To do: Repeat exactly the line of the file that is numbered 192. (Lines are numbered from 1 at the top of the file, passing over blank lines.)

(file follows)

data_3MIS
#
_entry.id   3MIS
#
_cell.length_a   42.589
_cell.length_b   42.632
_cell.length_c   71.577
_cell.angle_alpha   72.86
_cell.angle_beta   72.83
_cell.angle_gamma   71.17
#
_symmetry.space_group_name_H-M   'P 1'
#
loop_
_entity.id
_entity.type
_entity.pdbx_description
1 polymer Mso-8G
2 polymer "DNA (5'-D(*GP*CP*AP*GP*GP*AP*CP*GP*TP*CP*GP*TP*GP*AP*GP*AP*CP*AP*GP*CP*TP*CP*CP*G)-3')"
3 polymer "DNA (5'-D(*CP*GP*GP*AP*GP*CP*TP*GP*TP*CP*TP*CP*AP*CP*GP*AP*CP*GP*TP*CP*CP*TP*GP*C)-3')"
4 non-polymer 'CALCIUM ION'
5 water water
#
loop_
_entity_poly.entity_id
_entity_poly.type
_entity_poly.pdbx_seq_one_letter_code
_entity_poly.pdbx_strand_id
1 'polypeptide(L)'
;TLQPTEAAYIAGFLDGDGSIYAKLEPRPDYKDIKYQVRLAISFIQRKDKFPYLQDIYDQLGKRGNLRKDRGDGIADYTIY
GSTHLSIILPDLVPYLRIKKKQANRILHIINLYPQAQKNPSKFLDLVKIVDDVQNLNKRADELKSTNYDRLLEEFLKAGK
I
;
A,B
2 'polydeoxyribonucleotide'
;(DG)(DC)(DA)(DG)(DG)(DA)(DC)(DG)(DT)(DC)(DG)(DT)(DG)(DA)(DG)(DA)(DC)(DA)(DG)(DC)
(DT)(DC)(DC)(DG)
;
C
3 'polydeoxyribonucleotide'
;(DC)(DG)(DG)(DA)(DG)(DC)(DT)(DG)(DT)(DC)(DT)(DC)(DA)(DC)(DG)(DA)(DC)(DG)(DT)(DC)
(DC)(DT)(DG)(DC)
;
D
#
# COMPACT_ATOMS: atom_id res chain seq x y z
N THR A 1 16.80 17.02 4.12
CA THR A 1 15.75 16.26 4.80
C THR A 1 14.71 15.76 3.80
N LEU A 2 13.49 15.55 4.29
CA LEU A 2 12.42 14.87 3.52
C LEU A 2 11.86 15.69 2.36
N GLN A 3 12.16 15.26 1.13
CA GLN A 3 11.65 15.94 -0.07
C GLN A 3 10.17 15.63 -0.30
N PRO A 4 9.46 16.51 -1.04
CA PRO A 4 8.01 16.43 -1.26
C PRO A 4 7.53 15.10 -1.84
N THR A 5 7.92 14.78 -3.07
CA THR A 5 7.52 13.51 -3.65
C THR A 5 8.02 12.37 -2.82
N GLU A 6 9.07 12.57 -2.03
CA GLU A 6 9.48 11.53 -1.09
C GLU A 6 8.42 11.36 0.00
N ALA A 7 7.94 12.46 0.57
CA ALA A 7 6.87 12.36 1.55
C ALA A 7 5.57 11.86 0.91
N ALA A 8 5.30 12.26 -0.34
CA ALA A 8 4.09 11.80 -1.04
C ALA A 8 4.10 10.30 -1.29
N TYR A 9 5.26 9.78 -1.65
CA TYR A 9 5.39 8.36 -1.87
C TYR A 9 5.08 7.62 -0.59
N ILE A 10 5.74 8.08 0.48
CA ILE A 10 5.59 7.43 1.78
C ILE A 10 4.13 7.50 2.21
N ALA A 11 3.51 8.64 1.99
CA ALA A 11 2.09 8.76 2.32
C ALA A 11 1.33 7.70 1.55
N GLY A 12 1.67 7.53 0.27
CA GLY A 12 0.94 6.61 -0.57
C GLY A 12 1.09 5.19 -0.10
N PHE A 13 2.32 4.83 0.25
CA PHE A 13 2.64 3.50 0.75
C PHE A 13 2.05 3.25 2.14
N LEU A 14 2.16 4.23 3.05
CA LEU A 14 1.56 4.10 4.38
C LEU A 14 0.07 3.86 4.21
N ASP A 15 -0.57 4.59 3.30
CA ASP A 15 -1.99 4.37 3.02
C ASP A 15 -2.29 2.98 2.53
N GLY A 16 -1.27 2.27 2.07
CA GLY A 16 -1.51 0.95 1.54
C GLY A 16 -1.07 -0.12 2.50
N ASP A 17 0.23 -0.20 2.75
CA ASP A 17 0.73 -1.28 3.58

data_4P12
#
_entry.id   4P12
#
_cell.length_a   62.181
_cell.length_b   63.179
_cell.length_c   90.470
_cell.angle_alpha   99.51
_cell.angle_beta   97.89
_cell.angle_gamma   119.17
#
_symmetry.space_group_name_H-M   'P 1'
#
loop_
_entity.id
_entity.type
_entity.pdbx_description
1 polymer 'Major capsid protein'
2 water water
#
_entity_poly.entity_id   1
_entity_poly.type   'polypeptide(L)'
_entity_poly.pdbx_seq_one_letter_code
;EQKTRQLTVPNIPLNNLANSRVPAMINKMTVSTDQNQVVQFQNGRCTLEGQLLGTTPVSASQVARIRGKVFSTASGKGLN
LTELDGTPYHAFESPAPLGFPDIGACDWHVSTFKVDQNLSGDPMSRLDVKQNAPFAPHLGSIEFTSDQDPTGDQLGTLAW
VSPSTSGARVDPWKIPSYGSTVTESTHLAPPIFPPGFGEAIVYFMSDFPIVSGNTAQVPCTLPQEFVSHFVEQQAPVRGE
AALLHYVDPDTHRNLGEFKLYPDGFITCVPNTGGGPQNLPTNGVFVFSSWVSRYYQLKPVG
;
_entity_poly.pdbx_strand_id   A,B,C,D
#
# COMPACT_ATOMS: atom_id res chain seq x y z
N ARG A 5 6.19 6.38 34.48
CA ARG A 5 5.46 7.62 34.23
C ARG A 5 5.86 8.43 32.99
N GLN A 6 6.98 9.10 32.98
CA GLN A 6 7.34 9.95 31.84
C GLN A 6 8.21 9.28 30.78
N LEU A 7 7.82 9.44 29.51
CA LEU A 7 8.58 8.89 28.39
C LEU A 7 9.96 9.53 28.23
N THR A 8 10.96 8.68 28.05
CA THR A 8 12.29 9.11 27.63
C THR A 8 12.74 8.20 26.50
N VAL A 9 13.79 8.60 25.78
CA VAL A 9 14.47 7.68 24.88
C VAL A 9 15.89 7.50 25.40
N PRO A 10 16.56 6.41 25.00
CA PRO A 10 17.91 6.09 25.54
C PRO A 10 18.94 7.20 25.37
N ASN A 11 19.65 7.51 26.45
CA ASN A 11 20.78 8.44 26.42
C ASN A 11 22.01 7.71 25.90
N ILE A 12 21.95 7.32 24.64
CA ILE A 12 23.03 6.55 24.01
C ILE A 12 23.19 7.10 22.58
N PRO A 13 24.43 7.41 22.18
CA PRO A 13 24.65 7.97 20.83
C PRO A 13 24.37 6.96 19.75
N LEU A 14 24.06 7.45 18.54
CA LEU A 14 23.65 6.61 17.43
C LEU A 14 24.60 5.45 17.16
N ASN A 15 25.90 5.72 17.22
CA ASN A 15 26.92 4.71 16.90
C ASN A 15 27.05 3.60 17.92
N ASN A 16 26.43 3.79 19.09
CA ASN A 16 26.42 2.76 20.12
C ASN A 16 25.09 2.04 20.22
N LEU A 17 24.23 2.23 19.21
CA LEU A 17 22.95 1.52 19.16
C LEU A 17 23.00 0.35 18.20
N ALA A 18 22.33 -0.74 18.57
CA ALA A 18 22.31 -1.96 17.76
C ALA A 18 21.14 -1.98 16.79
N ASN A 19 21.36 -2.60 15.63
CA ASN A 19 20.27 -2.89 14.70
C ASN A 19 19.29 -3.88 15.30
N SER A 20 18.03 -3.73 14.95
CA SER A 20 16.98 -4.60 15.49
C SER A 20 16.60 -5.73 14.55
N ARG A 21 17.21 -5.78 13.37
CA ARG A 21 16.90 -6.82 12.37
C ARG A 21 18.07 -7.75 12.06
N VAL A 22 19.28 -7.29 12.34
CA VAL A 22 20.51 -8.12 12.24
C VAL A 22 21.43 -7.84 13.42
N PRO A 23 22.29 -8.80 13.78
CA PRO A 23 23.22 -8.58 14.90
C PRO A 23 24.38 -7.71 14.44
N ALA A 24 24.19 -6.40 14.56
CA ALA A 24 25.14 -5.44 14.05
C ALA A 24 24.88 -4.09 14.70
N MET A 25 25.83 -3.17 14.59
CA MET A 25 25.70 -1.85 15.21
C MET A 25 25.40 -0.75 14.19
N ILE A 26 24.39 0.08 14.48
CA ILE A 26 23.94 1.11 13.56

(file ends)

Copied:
CA ILE A 26 23.94 1.11 13.56